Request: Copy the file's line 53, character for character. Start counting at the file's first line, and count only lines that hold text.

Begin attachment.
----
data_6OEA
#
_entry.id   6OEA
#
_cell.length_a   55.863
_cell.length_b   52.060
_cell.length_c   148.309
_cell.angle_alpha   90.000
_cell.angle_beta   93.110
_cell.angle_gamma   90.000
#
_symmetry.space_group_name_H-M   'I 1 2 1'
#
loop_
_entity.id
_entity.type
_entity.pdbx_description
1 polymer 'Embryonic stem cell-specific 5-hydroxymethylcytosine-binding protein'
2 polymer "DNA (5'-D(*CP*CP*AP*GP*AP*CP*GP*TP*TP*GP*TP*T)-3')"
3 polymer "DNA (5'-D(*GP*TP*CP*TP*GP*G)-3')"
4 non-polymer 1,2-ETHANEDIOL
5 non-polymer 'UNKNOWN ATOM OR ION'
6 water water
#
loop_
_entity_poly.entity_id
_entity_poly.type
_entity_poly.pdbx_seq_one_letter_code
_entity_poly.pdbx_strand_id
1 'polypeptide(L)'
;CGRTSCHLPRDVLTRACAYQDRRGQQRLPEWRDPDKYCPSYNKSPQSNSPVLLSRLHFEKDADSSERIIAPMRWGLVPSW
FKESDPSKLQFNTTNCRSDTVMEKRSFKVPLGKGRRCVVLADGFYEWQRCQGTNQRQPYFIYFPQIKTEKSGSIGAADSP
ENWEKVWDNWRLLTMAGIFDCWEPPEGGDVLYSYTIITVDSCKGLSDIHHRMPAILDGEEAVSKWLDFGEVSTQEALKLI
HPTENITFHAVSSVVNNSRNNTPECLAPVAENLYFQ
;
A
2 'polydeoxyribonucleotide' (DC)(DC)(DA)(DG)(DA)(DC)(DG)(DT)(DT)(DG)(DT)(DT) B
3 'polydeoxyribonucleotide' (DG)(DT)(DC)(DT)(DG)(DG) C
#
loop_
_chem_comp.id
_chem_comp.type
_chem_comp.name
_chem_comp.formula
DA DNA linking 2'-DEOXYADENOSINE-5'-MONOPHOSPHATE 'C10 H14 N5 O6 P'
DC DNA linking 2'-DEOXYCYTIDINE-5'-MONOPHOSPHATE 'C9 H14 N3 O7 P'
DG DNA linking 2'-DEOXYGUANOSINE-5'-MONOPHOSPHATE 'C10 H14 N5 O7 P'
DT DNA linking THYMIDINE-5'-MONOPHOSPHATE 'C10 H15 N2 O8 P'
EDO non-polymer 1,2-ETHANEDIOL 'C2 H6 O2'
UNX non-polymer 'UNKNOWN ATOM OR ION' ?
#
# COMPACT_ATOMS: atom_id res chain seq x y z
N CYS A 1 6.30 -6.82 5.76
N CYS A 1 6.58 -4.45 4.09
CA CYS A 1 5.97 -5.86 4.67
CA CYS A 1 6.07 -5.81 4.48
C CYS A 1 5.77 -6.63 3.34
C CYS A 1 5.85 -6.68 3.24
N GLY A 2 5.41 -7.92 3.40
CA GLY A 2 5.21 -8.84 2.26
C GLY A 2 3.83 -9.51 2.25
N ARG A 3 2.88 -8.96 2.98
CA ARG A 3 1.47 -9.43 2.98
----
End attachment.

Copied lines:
N CYS A 1 6.30 -6.82 5.76